Projects take a long time here at Line Of Selvage headquarters. Mostly it comes about through lots of puttering, but also because I’m sometimes too meticulous for my own good.
Today I finished tracing and cutting out the pattern pieces from tracing paper. The tracing paper is from a big roll of yellow artists sketch/tracing paper I bought at the art supply store.
As you can see, I spend a lot of time tracing the patterns down to the last tiny detail. I can’t help it; I think it’s part of my OCD nature that comes along with being an engineer. In any event, the pieces eventually all got traced and cut out:
There’s lots of pieces in this shirt; more than any pattern I’ve done to date.
Which leads my to my next set of discoveries – and mysteries – about this pattern.
While tracing and cutting, I discovered this notation on the front piece:
Note the directions, “For left front Cut here”. That means the left and right fronts are not identical shapes. The right front has some more fabric in the center which is folded to make the right side front band (the one holding buttons on a men’s shirt). The left front, on the other hand, does not have the front band as an integral part of the piece; instead, it’s a separate piece of fabric that is folded, then sewn on to the left front:
Why it is done this way, I do not know. It is different than the assembly detailed in Pam Howard’s class. But I can deal.
Earlier, I said it looked like the pattern offered two shoulder pleats. Nope, it offers one big box pleat in the center. The pleat details are on the back piece, rather than the yoke. What I thought were pleat marks on the yoke are just notches.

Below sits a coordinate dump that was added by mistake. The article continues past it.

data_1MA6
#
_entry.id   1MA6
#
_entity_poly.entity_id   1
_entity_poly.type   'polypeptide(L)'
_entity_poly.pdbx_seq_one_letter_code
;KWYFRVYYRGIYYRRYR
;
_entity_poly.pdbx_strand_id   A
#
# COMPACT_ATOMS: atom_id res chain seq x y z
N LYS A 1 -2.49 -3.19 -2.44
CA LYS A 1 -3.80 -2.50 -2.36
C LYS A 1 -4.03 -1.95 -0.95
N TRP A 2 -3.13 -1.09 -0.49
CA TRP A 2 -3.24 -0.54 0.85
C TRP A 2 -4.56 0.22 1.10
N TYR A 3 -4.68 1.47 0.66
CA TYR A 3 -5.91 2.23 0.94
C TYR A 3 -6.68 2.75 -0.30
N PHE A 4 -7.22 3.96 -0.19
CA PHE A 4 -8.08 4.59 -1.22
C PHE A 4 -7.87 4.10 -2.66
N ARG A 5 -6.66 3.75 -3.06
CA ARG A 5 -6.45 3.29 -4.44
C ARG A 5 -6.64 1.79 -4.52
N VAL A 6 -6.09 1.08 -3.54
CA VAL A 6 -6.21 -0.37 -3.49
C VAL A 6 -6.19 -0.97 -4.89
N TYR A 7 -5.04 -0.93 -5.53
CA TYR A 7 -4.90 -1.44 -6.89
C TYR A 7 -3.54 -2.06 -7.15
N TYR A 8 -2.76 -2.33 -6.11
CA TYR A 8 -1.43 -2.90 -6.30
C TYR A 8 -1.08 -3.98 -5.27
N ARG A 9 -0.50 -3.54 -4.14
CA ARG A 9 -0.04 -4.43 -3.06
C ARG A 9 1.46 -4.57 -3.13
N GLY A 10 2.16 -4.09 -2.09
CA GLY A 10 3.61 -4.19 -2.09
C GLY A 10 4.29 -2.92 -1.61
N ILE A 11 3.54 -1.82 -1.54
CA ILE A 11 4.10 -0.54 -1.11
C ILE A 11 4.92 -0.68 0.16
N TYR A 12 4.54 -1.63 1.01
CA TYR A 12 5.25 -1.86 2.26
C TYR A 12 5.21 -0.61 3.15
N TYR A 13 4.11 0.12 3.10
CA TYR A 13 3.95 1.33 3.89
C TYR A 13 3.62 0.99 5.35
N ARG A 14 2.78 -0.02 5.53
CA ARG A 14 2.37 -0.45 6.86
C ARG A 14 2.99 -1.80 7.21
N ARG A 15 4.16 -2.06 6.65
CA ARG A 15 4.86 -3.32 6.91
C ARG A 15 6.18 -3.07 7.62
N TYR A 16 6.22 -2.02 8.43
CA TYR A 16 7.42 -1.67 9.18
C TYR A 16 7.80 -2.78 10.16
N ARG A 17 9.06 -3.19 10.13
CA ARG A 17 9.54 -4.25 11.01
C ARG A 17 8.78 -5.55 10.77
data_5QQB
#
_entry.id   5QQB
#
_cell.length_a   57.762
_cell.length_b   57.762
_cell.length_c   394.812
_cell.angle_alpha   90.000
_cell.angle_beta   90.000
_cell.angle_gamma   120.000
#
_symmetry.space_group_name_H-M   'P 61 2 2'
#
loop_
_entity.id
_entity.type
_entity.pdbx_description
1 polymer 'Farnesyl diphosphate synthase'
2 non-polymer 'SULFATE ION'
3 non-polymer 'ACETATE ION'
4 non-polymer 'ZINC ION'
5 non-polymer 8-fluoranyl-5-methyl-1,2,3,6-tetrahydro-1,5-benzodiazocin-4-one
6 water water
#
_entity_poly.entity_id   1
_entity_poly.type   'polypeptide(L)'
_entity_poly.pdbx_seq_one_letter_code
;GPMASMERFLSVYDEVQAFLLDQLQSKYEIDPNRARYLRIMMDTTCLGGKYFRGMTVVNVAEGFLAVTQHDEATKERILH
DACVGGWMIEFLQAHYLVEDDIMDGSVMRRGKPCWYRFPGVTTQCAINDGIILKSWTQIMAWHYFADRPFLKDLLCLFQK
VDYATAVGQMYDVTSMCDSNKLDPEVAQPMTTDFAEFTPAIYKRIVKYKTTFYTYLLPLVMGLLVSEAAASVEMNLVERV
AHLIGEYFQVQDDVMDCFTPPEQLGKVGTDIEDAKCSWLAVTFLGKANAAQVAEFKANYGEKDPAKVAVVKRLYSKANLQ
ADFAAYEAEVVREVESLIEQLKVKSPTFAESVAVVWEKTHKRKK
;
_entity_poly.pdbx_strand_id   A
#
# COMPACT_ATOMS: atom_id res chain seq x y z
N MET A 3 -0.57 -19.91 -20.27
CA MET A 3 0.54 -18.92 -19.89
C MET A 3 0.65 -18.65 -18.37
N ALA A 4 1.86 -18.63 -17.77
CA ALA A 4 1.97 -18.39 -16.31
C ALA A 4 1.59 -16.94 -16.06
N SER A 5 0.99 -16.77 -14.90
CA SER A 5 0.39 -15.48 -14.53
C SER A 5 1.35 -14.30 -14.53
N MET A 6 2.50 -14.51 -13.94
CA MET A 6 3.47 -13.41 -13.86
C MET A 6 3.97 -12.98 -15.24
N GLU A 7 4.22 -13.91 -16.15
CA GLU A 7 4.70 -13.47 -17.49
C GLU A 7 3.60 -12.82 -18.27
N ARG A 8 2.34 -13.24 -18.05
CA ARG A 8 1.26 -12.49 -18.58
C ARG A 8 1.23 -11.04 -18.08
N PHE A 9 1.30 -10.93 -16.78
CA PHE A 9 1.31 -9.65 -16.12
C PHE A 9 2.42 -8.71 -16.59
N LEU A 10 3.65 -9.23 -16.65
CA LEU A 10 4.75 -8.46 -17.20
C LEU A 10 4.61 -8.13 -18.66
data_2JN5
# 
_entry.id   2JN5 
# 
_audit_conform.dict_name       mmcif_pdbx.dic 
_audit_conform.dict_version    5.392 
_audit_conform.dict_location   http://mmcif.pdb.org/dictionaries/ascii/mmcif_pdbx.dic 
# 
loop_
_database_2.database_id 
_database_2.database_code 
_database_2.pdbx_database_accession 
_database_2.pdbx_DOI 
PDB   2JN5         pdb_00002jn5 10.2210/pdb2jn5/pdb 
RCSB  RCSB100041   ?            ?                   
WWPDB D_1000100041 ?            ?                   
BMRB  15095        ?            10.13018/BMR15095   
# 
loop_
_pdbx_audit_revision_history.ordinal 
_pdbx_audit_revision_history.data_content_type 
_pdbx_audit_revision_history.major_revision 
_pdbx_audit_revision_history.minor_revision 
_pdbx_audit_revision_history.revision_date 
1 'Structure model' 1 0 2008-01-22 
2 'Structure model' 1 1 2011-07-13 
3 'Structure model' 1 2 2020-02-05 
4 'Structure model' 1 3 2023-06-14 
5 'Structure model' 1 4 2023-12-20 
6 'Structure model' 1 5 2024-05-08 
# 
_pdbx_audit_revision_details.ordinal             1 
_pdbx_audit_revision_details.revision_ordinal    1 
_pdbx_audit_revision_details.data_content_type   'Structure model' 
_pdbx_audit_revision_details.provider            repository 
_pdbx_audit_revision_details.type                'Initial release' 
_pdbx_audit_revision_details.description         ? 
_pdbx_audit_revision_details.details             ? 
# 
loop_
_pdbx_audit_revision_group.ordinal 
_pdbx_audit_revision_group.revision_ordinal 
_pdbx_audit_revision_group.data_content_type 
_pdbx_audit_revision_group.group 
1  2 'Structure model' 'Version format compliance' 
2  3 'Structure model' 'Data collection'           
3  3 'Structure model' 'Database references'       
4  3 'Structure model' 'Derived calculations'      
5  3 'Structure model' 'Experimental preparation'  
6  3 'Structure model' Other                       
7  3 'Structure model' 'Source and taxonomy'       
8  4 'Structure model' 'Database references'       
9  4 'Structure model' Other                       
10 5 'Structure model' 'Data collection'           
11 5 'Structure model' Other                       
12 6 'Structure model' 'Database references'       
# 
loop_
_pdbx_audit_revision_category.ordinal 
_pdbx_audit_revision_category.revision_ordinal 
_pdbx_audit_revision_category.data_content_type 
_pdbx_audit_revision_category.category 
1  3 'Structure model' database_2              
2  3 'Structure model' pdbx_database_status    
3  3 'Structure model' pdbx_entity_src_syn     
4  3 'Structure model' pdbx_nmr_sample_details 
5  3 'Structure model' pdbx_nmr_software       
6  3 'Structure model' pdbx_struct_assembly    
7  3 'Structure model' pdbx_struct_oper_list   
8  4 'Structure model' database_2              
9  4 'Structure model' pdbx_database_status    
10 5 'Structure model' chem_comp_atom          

So, that settles that. I’ll make it a box pleat, just because I don’t want to experiment at this time, but I’m guessing it wouldn’t be hard to change the pleat.
More confusion surrounds the collar. Here’s all the collar pieces that came with the pattern:
Pieces 12 (collar) and 13 (neckband) are all that are used for Views A and B (casual style collar). Views C and D also use Piece 14 (the undercollar) and 15 (the collar facing).
For Views A and B, you are to cut two copies of Collar 12, and use them to construct the collar. From my class, I’m supposed to expect the undercollar piece to be smaller (by about 1/8 inch) to get the upper collar to turn and completely hide the lower collar. What’s interesting is that if you compare the undercollar and the upper collar, you find the pattern pieces, while not shaped exactly the same, are in fact the same size:
In this photo, I’ve overlapped piece 14 on piece 12, and they’re sized the same.
As I’m doing View A, I’m skipping pieces 14 and 15. But I may try to modify collar piece 12 so the one intended for underneath is a little bit smaller, as in the class. Time to review that video.
Tomorrow, finally, is the fabric layout and cutting.